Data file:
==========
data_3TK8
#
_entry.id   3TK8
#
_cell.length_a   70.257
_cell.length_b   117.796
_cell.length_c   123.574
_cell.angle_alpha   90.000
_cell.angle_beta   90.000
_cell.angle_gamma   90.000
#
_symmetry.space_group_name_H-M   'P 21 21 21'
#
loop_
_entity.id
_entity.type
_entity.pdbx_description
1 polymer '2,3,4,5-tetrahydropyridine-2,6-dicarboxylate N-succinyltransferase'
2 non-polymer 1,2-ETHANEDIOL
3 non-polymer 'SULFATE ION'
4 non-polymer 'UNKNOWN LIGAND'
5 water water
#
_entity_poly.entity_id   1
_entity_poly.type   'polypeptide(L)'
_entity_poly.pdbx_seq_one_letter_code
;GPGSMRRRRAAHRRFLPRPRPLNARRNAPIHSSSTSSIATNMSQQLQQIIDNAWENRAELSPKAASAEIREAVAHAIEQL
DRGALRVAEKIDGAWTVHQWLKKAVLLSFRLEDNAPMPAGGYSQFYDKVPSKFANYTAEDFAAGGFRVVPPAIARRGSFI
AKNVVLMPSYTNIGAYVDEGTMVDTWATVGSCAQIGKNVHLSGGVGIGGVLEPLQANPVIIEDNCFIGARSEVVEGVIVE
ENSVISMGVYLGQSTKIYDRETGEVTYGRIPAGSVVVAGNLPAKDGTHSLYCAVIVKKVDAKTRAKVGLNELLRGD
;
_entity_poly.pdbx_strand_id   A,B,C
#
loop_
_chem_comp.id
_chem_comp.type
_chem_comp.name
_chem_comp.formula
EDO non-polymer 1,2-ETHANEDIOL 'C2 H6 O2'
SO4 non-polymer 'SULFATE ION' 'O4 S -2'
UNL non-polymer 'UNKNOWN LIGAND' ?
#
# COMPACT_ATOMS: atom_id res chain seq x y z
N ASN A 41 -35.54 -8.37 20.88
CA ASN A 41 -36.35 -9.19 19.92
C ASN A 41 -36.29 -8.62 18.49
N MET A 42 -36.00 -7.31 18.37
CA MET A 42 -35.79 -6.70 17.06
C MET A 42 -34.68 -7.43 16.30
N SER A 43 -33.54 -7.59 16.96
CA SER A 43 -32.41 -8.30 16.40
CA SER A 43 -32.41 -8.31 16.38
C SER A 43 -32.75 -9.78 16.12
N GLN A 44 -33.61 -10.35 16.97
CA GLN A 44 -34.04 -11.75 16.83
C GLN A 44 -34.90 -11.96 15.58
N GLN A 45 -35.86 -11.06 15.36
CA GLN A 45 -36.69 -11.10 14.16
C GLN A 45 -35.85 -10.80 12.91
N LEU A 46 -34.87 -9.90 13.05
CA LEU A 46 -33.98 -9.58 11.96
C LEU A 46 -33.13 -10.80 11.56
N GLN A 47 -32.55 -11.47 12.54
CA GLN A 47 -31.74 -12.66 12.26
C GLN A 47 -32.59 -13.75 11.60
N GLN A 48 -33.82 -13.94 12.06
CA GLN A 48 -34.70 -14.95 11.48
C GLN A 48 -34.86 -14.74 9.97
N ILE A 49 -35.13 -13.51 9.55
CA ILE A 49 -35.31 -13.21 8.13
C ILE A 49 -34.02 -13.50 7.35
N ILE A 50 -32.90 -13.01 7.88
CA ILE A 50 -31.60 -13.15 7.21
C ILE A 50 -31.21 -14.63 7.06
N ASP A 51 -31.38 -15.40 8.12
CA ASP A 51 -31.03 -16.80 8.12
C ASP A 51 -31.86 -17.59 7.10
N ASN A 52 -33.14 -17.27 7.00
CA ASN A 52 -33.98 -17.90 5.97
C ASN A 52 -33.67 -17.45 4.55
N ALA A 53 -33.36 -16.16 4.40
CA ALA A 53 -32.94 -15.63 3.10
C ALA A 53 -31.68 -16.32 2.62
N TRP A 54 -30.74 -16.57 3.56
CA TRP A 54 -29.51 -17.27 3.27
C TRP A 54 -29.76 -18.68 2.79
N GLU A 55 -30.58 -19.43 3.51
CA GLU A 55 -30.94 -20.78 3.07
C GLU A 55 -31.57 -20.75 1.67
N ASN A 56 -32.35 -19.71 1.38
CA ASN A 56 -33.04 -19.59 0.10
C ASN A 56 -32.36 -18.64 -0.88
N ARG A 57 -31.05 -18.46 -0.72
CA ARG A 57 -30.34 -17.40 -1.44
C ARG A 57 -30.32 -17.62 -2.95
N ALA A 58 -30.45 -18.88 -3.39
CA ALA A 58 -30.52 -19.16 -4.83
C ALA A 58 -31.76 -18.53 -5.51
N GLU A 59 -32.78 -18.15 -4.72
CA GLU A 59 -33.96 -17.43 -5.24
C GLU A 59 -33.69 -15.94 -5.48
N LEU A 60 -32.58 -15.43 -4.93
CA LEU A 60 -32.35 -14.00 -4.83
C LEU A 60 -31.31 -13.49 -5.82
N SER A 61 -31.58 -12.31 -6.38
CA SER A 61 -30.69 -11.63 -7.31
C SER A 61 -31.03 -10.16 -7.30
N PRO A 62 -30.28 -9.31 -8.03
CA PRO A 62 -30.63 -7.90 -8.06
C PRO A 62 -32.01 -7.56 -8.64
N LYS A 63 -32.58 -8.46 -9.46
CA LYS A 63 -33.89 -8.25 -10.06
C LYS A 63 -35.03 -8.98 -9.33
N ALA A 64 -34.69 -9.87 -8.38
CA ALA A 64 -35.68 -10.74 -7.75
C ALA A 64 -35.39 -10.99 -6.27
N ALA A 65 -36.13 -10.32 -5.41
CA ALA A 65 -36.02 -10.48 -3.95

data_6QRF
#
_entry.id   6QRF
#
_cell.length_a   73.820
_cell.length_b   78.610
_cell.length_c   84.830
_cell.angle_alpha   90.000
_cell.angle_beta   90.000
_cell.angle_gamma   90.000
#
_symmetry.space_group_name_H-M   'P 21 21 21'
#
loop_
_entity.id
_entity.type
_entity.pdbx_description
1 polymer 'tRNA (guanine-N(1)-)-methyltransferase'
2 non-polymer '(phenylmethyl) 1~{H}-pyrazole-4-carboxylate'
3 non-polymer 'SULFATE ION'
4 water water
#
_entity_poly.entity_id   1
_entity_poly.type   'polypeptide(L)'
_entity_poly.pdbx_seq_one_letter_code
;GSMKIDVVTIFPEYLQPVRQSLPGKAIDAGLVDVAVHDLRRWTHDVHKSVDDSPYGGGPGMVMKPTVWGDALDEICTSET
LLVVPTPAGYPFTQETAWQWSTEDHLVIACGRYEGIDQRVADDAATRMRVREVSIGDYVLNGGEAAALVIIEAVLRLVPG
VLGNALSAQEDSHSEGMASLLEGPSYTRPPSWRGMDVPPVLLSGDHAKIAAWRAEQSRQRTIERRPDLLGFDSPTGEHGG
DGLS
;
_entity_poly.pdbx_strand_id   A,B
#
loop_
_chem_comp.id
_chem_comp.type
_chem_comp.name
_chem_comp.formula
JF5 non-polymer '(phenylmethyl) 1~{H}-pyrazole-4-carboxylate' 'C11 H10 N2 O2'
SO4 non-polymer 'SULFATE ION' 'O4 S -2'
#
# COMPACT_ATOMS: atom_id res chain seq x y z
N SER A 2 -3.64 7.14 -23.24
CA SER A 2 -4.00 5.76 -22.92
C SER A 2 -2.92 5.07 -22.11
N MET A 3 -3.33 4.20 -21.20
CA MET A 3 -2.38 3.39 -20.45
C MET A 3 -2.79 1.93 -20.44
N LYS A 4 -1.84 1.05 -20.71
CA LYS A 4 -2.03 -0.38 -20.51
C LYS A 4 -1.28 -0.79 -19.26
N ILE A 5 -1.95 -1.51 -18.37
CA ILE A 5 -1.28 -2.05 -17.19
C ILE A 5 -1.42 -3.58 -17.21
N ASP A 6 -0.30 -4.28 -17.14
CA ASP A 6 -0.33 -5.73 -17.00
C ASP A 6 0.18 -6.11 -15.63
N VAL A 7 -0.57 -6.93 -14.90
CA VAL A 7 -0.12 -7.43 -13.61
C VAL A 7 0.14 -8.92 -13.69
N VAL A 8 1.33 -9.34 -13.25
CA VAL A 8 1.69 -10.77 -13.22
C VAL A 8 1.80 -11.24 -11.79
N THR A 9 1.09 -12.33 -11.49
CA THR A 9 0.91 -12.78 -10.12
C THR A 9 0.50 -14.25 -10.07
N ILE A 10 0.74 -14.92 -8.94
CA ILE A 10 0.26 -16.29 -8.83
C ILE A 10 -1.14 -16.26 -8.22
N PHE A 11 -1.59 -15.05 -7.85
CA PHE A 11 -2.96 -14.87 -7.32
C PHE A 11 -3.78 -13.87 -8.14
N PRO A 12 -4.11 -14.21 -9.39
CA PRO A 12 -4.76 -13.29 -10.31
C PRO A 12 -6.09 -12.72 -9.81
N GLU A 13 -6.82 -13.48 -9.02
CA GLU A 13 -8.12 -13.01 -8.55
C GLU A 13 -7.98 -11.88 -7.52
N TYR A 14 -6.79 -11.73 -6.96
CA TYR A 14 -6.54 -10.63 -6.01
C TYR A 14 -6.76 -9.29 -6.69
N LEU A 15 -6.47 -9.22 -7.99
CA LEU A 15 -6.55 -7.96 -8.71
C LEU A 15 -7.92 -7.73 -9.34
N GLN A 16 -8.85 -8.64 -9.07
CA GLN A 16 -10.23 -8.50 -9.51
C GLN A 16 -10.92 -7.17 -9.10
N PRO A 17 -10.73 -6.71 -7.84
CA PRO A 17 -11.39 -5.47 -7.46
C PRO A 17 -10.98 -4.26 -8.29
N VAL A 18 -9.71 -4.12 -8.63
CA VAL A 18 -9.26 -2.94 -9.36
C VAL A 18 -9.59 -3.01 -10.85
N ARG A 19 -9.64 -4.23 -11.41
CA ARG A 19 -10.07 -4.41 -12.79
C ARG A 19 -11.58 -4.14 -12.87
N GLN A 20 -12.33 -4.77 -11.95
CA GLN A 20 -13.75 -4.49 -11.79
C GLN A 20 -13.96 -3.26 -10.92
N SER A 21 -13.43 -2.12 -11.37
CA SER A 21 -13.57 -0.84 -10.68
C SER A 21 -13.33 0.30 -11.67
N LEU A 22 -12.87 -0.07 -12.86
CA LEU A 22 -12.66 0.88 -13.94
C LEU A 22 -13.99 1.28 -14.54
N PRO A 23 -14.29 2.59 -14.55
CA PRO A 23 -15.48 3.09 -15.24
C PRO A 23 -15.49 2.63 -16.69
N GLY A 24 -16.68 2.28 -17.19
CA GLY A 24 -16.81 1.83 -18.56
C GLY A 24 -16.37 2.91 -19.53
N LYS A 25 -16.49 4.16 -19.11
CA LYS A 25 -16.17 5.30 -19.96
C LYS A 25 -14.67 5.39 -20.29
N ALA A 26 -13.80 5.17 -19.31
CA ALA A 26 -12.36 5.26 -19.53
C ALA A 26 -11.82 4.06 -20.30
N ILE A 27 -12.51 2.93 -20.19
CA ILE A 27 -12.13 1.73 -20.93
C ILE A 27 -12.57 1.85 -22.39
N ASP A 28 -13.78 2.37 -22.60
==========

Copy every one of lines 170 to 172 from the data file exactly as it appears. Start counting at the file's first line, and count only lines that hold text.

CA ILE A 5 -1.28 -2.05 -17.19
C ILE A 5 -1.42 -3.58 -17.21
N ASP A 6 -0.30 -4.28 -17.14